When you think of young actors who are expert in the genre of drama, Mila Kunis's name isn't one of the first to come to mind. The dark-haired star is better known for her turns in comedies like That '70s Show (as Jackie Burkhart, a role she landed at the tender age of 14) and Forgetting Sarah Marshall—not to mention her ongoing stint as the voice of Meg Griffin on Family Guy. But this year she'll appear in two films that might change perceptions: In The Book of Eli, out Friday 15, Kunis joins a sword-wielding Denzel Washington on a violent journey across the wasteland of postapocalyptic America; and later this year, she'll costar with Natalie Portman in Darren Aronofsky's supernatural ballet flick, Black Swan. Even though we caught her after a grueling workday on the set of that film, she was perfectly charming when discussing the end of the world and her love of Star Trek.
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I'm not going to lie: The Book of Eli totally freaked me out.
Oh, I'm so happy you saw it! What'd you think?
It's interesting, but it's also really bleak and scary.
But it is optimistic; you have to believe that humanity can survive and prevail. I think you've gotta look at it optimistically, but the whole story isn't the most pleasant, I guess.
Your character, Solara, starts out as this kind of weak girl, but by the end of the movie she becomes a total badass.
She's pretty awesome, I have to say. The character is thrown into this situation that she's never been in, and she learns very quickly that it's fight or flight. She grows so drastically over what ends up being a five-day period, and it's believable.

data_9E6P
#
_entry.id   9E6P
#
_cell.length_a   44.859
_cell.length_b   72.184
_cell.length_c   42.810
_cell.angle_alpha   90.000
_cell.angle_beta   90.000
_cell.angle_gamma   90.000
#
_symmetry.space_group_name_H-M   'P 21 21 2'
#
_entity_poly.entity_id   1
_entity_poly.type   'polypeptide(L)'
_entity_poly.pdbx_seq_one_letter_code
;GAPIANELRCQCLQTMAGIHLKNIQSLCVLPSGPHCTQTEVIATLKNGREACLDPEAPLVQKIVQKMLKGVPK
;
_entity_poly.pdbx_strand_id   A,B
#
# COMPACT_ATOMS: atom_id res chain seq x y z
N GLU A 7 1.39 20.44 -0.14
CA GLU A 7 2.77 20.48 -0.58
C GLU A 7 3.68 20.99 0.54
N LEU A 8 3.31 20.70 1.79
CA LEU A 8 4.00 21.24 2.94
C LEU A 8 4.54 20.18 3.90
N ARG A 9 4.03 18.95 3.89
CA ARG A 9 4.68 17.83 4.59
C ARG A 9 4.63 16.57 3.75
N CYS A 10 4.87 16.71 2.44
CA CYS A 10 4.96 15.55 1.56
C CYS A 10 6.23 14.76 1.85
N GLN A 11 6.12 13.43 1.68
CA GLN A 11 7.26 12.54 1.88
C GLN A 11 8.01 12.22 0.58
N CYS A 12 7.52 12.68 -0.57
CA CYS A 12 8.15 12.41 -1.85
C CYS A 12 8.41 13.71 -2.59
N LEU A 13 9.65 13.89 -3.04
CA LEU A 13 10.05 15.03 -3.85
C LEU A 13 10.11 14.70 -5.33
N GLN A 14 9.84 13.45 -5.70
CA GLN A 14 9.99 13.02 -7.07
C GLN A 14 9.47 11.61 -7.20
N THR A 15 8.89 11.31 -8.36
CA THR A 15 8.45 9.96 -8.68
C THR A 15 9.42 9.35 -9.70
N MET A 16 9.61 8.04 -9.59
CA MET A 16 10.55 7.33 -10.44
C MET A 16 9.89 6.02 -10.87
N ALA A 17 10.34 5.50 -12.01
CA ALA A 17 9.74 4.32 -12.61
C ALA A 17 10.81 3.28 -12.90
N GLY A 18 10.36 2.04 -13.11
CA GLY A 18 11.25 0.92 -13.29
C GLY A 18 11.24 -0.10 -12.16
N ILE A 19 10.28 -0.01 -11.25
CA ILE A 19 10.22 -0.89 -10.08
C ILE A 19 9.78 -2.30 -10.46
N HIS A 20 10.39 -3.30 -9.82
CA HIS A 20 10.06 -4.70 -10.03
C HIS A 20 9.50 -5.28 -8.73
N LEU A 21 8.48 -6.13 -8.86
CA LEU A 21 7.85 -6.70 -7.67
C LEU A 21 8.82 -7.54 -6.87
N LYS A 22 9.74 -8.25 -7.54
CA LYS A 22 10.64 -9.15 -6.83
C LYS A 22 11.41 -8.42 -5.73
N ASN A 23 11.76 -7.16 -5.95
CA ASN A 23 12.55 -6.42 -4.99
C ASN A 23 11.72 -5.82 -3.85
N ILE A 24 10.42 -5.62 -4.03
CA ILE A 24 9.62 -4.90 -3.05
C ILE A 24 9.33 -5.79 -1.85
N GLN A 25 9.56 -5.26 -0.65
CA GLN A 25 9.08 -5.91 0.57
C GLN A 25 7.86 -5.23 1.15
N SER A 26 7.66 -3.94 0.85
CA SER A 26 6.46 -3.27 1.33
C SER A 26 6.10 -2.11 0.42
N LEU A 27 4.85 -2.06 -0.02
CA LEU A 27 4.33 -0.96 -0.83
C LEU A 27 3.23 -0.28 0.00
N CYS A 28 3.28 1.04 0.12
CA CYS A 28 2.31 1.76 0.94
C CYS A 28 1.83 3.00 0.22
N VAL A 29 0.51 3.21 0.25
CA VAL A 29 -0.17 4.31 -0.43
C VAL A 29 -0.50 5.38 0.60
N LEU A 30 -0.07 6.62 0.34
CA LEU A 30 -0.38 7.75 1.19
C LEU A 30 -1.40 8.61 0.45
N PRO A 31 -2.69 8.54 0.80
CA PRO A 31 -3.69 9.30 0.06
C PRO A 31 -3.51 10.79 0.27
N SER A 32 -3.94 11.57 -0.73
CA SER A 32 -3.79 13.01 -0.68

Do you relate to her at all?
I think anyone can. She's all about truly seeing what the world has to offer, whether it's good or bad. I do relate to that; I mean, I've made mistakes, but I learn from them. Just not in a postapocalyptic world.
How do you think you'd fare if the apocalypse happened tomorrow?
Oh, miserably! Well, hold on; if I had Denzel Washington with his sword-fighting skills next to me, I think I'd be okay.
Let's assume you don't have that luxury.
I don't know. It's like being deserted on an island. I would hope that I would know what to do, and I would hope that my instincts would take over. But I don't think you actually know until you're in that position.
I read that you're getting banged up on the set of Black Swan.
Ballet training—that's the only thing you need to get beaten up. I've torn ligaments, dislocated a shoulder... But it's because I'm 26 years old, and I started doing something that a true ballerina takes 20 years to perfect. Your body tends to freak out. But I'm in the best shape of my entire life.
So you can totally mimic a professional ballerina now?
Well, it's exactly that: I can mimic it. You have to look at me from the waist up to, maybe, possibly, from the right angle, make it believable.
All the buzz over that film is about the sex scene between you and Natalie Portman; Internet fanboys are pretty much drooling on their keyboards over it.
If the only reason people go and see it is because of a rumor, they're going to see a very different movie. If people are paying attention to one simple thing [about the film], nobody is going to blame them. But I think that the movie as a whole is very different. Let them go and see it for whatever reason, but I think they'll walk out with a whole other perspective.
Another reason fanboys get excited might be that you identify as a Trekkie.
You can't ever not be a Trekkie. Once you've seen the whole series and every movie twice over in chronological order, you'll have a hard time denying it. I love Captain Jean-Luc Picard.
Do you consider yourself a geek?
You know, people started calling themselves geeks because it was cool, and I don't want to call myself that because I don't know what I am. I mean, I like geeky things; I like dumb toys, and gadgets and video games and computers. But I don't know if that's a geek thing! And I like manicures and spas. I don't know. [Laughs]
You can call yourself a geek and still get manicures. I think that's allowed.
Thank you! I just like a bit of everything.
The Book of Eli opens Fri 15.